WASHINGTON, November 19, 2014 – Happy Thanksgiving and an early Happy Holiday Season!
For many of us, this time of the calendar year is often very busy. Business-wise it is nearing the end of fourth quarter. Holiday-wise it’s also the part of the year where we want to spend some time with family, to cook or bake holiday recipes, and to buy gifts.
Although the holiday season can be difficult for some, anyone at any time can feel better by practicing an attitude of gratitude – no matter what is going on in their lives.
Each day I practice gratitude by beginning my day writing down or verbalizing three things I am grateful for, and then doing the same before going to sleep at night. I focus on all that I have to be grateful for no matter what I have in front of me at the time.
I started doing this on a daily basis ten years ago when I also learned the health benefits of this kind of behavior by researching gratitude itself. It has made a tremendous difference in my life. Better yet, research has shown that this kind of positive behavior actually shifts our brain chemistry toward the positive.
Based on quantum physics, gratitude has been calibrated by some as the highest vibration on the planet. For me, I don’t have to totally understand how it work. I just know that in practice, it does. If you would like to learn more about this phenomenon, read a great book by Dr. David Hawkins called Power vs. Force.
Studies have shown that people who practice gratitude feel better about their lives on the whole. Further, they are more optimistic about the future. In fact, the cited studies show that people who practice gratitude are 25% happier than those who do not.
Those who participated in the gratitude study and said they focused on having an attitude of gratitude reported fewer health complaints and even spent more time exercising, possibly as a result. The study showed that something as simple as counting your blessings once a week resulted in significant emotional and health benefits. So yes, something that simple can positively impact us in a huge way.
One thing our readers should know about human nature is that when we obtain something new, we experience a spike of joy. As we quickly adapt to the fresh circumstance, the joy begins to diminish. This explains why people have an unquenchable thirst for wanting more.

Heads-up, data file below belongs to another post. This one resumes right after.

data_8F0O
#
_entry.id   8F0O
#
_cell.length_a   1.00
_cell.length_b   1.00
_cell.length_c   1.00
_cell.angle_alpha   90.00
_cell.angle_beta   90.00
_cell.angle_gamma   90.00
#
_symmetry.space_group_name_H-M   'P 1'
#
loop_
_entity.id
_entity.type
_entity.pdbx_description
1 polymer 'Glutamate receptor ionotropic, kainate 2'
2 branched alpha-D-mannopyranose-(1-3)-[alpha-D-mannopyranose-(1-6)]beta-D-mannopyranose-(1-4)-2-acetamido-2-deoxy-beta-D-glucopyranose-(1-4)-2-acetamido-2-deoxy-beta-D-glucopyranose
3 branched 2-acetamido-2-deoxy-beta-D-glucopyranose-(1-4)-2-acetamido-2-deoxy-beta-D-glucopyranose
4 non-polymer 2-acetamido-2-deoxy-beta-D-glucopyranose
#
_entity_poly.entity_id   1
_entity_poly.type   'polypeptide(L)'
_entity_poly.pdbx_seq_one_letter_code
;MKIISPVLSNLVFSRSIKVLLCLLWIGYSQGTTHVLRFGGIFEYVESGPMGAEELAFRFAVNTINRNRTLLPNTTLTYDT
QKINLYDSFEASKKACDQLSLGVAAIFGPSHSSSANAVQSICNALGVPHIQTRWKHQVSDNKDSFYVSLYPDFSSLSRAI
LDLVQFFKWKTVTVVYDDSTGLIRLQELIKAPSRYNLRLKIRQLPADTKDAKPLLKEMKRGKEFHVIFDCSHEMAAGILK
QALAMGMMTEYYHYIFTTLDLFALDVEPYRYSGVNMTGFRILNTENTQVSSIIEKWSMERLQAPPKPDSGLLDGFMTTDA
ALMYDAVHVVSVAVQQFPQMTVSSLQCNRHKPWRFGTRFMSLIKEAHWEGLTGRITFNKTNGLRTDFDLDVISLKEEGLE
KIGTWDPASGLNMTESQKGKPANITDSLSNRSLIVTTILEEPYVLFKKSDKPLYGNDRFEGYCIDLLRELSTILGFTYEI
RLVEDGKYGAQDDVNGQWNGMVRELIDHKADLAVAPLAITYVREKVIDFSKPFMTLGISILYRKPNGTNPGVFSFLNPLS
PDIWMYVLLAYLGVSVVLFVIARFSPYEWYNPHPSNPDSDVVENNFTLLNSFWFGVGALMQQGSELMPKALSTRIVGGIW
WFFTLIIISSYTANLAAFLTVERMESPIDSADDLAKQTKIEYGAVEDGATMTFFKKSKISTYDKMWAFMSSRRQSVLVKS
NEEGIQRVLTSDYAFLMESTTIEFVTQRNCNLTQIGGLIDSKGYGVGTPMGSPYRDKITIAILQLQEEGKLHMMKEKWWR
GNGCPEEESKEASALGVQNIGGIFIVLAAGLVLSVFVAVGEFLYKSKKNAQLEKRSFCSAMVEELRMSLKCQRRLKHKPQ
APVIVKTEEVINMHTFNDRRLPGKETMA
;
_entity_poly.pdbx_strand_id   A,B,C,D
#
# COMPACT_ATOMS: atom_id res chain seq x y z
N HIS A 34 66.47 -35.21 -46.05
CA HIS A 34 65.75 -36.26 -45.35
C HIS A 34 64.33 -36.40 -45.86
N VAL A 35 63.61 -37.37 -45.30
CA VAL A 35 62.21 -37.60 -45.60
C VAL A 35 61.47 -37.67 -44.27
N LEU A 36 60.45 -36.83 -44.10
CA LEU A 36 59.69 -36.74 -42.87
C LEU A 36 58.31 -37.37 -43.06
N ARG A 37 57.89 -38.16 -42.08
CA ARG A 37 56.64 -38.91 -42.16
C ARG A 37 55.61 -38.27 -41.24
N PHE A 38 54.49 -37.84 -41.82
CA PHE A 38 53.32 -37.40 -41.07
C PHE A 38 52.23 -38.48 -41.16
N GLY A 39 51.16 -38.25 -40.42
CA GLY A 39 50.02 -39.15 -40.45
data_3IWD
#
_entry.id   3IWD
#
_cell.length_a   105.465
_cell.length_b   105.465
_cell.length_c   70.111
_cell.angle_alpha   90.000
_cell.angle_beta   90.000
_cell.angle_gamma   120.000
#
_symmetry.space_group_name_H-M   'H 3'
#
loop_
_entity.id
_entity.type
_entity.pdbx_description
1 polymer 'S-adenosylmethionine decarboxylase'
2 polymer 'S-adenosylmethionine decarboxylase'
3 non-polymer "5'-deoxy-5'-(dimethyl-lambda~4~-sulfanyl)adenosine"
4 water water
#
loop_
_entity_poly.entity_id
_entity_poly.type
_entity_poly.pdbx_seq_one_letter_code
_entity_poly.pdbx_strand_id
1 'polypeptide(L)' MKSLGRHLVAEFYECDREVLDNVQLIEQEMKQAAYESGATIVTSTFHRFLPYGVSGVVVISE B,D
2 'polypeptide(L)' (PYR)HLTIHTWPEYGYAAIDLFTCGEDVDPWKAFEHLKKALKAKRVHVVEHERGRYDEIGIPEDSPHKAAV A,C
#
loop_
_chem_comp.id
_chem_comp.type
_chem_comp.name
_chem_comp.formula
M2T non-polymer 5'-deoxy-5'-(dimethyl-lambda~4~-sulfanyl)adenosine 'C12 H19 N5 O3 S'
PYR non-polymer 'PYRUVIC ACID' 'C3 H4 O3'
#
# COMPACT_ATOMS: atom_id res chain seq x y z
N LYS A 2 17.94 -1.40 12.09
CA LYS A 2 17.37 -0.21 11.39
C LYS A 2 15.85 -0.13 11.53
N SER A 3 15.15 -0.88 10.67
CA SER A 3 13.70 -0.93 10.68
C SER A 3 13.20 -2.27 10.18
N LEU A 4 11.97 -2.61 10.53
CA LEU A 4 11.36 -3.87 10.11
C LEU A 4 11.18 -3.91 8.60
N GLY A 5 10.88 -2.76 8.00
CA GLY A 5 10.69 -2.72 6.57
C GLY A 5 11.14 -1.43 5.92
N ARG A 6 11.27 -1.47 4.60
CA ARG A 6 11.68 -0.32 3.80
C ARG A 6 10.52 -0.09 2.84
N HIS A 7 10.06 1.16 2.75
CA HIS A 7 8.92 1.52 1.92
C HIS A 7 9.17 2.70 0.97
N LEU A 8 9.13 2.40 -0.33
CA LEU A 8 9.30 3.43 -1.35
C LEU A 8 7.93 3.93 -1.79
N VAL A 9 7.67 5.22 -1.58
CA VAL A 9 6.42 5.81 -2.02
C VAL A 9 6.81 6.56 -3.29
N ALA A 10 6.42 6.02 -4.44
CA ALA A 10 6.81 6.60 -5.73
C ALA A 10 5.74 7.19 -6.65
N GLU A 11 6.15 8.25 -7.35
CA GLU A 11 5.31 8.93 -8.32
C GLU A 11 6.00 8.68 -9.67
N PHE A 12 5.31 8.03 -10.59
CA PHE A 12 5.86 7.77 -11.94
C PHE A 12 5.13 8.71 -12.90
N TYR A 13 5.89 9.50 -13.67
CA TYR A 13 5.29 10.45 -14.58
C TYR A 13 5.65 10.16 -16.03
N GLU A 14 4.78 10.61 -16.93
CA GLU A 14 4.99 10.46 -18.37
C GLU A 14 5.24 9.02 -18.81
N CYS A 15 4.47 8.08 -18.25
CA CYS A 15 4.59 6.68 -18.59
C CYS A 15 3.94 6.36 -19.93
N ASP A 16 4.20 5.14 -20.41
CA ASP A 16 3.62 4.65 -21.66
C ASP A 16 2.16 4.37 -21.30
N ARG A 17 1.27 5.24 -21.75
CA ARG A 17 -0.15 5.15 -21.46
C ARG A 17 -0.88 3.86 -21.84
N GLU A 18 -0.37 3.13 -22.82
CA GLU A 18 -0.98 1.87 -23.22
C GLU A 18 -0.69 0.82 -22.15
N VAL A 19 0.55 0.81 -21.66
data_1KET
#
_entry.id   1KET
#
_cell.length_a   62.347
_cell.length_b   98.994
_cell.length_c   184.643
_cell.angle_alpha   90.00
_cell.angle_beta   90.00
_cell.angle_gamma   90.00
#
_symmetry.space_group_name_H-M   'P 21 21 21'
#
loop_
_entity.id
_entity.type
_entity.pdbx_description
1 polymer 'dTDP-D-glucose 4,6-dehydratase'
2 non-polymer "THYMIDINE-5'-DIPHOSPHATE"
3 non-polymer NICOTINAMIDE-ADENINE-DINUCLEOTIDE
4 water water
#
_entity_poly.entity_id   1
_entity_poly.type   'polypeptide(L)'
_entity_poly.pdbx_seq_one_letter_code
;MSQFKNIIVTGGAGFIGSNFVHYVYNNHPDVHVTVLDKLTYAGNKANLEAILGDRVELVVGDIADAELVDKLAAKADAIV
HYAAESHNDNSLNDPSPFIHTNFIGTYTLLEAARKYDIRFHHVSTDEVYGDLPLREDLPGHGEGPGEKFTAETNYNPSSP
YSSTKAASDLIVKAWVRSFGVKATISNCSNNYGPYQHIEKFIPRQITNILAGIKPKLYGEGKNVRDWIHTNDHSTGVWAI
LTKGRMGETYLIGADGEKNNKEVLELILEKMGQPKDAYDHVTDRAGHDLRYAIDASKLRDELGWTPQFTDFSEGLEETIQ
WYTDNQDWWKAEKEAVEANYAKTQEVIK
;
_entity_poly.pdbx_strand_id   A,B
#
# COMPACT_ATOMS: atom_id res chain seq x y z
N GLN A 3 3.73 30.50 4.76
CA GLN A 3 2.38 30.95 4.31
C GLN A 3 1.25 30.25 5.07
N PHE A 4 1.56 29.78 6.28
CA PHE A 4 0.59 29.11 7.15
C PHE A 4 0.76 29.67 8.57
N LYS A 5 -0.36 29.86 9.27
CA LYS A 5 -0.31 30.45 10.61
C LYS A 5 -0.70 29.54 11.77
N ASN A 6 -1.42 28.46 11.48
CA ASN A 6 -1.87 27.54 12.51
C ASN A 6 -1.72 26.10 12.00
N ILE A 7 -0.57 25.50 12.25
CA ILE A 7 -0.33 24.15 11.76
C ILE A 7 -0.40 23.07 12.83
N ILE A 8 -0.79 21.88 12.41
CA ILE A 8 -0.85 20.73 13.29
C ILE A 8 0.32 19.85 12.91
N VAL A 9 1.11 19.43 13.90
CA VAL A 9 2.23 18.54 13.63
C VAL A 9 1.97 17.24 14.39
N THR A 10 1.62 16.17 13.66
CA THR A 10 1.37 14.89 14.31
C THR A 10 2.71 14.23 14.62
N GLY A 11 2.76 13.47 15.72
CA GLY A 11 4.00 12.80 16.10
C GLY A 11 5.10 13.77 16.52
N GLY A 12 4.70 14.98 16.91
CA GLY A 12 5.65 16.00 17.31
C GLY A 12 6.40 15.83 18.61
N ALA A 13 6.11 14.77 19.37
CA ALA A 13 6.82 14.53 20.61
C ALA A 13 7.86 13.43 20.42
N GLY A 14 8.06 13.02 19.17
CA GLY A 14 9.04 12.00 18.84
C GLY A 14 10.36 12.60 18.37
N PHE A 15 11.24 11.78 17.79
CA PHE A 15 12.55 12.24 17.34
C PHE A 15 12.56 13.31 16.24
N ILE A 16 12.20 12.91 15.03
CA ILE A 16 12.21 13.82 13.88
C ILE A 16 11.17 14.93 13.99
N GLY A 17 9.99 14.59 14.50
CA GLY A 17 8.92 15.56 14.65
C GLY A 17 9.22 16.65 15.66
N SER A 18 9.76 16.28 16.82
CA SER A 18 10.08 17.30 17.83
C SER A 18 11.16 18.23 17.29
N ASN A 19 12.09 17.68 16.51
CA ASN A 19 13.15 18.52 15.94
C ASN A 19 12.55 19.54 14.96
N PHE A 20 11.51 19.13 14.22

In other words, when we reach our goal, we then set a new goal, seeking further satisfaction of our desires and fulfillment of our wishes. Therefore, whatever stage of success we attain, we still seek to proceed higher and further.
Here’s a simple, proven and effective exercise that I do with my clients to deepen their own sense of gratitude:
Write a letter of gratitude to an important person in your life, one whom you have not properly taken the time to thank.
Then visit that person and given him or her the letter.
The results of this exercise – which was also performed as part of the gratitude study – was that participants were happier and less depressed. Better yet, these results were maintained for one month thereafter. Not bad. And not only do you feel good. So does the recipient of your gratitude. It’s a win-win.
Another finding of the study was that emotions not verbally expressed will diminish and dissipate. By focusing on and talking about the blessings in our lives, we boost happy emotions. Not focusing on what is missing in our lives allows negative feelings to dissipate.
Gratitude can add joy to your life. It is a great gift for the holidays. Give the gift of gratitude and receive a huge gift back.
For other interesting information on this and other topics, check out my book suggestion list on my website www.selftalkcoach.com. Great books on this topic and many more!
For more Information Contact:
Susan Commander Samakow, PCC, CPCC
Certified Business, Life & Leadership
Focusing on Confidence & Resilience Strategies, Life & Career Transition, & Business & Leadership
301-706-7226 or 703-574-0039
Ask Susan about the Stress Reducing techniques she teaches: EFT, Qi Gong, Breathing Exercises
“The First Thanksgiving at Plymouth” (1914) By Jennie A. Brownscombe.Click here for reuse options!
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